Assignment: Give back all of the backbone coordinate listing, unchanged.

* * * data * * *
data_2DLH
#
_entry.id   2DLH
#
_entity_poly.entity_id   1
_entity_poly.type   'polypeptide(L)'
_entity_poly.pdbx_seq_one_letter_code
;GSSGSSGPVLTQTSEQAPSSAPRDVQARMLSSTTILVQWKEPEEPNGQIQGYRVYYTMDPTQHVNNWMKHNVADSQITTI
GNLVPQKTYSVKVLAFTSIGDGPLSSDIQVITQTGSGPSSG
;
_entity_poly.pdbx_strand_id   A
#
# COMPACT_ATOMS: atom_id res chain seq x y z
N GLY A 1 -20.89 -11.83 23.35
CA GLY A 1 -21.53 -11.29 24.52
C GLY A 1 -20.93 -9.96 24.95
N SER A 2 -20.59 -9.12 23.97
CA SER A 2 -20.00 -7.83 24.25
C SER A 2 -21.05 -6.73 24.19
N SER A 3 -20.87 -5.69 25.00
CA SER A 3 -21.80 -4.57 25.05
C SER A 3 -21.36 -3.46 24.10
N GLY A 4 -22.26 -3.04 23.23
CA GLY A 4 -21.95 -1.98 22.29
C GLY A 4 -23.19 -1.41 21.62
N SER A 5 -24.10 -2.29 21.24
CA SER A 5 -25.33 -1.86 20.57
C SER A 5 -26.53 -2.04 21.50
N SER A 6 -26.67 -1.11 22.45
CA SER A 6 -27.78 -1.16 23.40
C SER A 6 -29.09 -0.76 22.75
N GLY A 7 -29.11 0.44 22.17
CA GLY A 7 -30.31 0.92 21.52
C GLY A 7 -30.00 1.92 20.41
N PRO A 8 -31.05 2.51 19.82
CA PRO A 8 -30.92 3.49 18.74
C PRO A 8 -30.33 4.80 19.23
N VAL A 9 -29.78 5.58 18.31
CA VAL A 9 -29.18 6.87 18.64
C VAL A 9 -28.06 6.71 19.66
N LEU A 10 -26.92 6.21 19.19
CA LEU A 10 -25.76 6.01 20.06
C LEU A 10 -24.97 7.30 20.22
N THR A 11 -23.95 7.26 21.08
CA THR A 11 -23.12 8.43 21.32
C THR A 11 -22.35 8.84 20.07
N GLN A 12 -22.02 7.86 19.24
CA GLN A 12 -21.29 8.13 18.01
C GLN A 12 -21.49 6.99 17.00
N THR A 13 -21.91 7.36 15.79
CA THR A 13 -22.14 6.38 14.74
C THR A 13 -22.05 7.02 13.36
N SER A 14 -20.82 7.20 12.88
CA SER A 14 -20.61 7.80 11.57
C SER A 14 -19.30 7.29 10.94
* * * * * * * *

data_2DLH
#
_entry.id   2DLH
#
_entity_poly.entity_id   1
_entity_poly.type   'polypeptide(L)'
_entity_poly.pdbx_seq_one_letter_code
;GSSGSSGPVLTQTSEQAPSSAPRDVQARMLSSTTILVQWKEPEEPNGQIQGYRVYYTMDPTQHVNNWMKHNVADSQITTI
GNLVPQKTYSVKVLAFTSIGDGPLSSDIQVITQTGSGPSSG
;
_entity_poly.pdbx_strand_id   A
#
# COMPACT_ATOMS: atom_id res chain seq x y z
N GLY A 1 -20.89 -11.83 23.35
CA GLY A 1 -21.53 -11.29 24.52
C GLY A 1 -20.93 -9.96 24.95
N SER A 2 -20.59 -9.12 23.97
CA SER A 2 -20.00 -7.83 24.25
C SER A 2 -21.05 -6.73 24.19
N SER A 3 -20.87 -5.69 25.00
CA SER A 3 -21.80 -4.57 25.05
C SER A 3 -21.36 -3.46 24.10
N GLY A 4 -22.26 -3.04 23.23
CA GLY A 4 -21.95 -1.98 22.29
C GLY A 4 -23.19 -1.41 21.62
N SER A 5 -24.10 -2.29 21.24
CA SER A 5 -25.33 -1.86 20.57
C SER A 5 -26.53 -2.04 21.50
N SER A 6 -26.67 -1.11 22.45
CA SER A 6 -27.78 -1.16 23.40
C SER A 6 -29.09 -0.76 22.75
N GLY A 7 -29.11 0.44 22.17
CA GLY A 7 -30.31 0.92 21.52
C GLY A 7 -30.00 1.92 20.41
N PRO A 8 -31.05 2.51 19.82
CA PRO A 8 -30.92 3.49 18.74
C PRO A 8 -30.33 4.80 19.23
N VAL A 9 -29.78 5.58 18.31
CA VAL A 9 -29.18 6.87 18.64
C VAL A 9 -28.06 6.71 19.66
N LEU A 10 -26.92 6.21 19.19
CA LEU A 10 -25.76 6.01 20.06
C LEU A 10 -24.97 7.30 20.22
N THR A 11 -23.95 7.26 21.08
CA THR A 11 -23.12 8.43 21.32
C THR A 11 -22.35 8.84 20.07
N GLN A 12 -22.02 7.86 19.24
CA GLN A 12 -21.29 8.13 18.01
C GLN A 12 -21.49 6.99 17.00
N THR A 13 -21.91 7.36 15.79
CA THR A 13 -22.14 6.38 14.74
C THR A 13 -22.05 7.02 13.36
N SER A 14 -20.82 7.20 12.88
CA SER A 14 -20.61 7.80 11.57
C SER A 14 -19.30 7.29 10.94